More than self-acceptance, body positivity recognizes your worth as an individual who is unique and beautiful in your way. That appearance dwells only on what’s visible and that the things that matter most in life cannot be seen. 

The issue with body positivity is that there can be a blur between promoting body positivity and tolerating unhealthiness. The good news is that I can guide you to accept your body and practice body positivity as we draw a line between body positivity and unhealthiness. Body positivity should always be tied with healthy habits.


Become Body-Positive

Embrace your body. Nobody’s perfect! Most people call it a flaw; I call it character. Anything that separates us from other people adds to our uniqueness. But how can you translate “embracing your flaws” into concrete practices? There are many ways! You can begin by finding clothing or merchandise you enjoy wearing and compliments your body. You can get a new hairstyle that accentuates your favorite features. Wear and do things that empower you. The goal here is that you must feel good about yourself. Changing and enhancing your appearance is not bad per se. The judgment lies in whether you are doing it out of love for or dislike of yourself. So, be adventurous and try what you think will make you feel fabulous! Live the saying “beauty is in the eye of the beholder.” Embracing your inner and outer beauty will give you more confidence and lessens insecurity.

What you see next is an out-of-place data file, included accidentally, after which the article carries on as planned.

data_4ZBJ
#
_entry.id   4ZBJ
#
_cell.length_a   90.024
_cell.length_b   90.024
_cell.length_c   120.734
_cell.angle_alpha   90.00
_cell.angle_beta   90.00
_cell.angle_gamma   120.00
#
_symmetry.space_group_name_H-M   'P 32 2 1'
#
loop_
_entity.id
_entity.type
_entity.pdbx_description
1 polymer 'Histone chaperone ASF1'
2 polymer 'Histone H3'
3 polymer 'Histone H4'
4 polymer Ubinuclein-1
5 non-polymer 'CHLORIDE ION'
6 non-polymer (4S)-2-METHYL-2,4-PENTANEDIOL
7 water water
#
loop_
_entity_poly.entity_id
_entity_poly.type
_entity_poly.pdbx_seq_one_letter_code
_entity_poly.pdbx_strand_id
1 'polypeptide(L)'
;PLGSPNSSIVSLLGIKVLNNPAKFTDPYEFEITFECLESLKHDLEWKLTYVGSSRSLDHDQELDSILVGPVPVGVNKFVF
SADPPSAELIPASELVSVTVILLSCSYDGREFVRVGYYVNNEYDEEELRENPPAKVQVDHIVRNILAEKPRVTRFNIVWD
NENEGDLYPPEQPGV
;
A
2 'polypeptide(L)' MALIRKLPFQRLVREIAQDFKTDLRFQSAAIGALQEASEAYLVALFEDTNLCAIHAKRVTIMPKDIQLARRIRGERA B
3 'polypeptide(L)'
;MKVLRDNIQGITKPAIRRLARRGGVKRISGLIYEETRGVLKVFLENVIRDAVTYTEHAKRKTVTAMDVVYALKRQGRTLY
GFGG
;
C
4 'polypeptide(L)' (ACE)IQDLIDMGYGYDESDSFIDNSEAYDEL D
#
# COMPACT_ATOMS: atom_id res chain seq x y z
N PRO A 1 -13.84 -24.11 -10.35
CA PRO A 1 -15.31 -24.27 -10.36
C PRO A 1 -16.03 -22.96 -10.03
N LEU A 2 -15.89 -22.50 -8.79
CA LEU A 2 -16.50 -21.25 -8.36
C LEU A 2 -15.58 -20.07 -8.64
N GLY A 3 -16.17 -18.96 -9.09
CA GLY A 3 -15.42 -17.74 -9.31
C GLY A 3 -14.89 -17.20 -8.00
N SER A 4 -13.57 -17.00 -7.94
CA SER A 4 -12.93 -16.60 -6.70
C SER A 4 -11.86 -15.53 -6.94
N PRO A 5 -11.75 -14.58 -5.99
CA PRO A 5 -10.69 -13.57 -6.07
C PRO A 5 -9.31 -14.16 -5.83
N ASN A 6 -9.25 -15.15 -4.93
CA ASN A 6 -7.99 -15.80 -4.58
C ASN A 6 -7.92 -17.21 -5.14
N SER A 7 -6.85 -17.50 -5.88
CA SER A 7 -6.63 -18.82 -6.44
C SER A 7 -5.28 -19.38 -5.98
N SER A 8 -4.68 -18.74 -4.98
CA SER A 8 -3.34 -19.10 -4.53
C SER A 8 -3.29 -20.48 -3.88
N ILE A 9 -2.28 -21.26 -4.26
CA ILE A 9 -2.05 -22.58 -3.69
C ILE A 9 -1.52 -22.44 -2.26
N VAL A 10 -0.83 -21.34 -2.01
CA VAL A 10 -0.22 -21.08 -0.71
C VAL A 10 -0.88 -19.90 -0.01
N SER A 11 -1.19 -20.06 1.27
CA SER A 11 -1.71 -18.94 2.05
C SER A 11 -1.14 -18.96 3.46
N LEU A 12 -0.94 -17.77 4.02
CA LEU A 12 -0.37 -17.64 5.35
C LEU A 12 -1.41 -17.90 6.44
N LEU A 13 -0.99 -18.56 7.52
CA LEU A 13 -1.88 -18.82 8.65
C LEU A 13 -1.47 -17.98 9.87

Do a social media cleanse. Cleanse anything toxic on social media that makes you, even remotely, feel bad about your body. — A comment, delete it; a person, block them; a post, hide it. There are many beautiful posts on social media that will uplift your body image so focus on them instead. Follow people who are going through the same process of self-acceptance and embracing their bodies. Follow inspirational accounts that bring about positive emotions in you.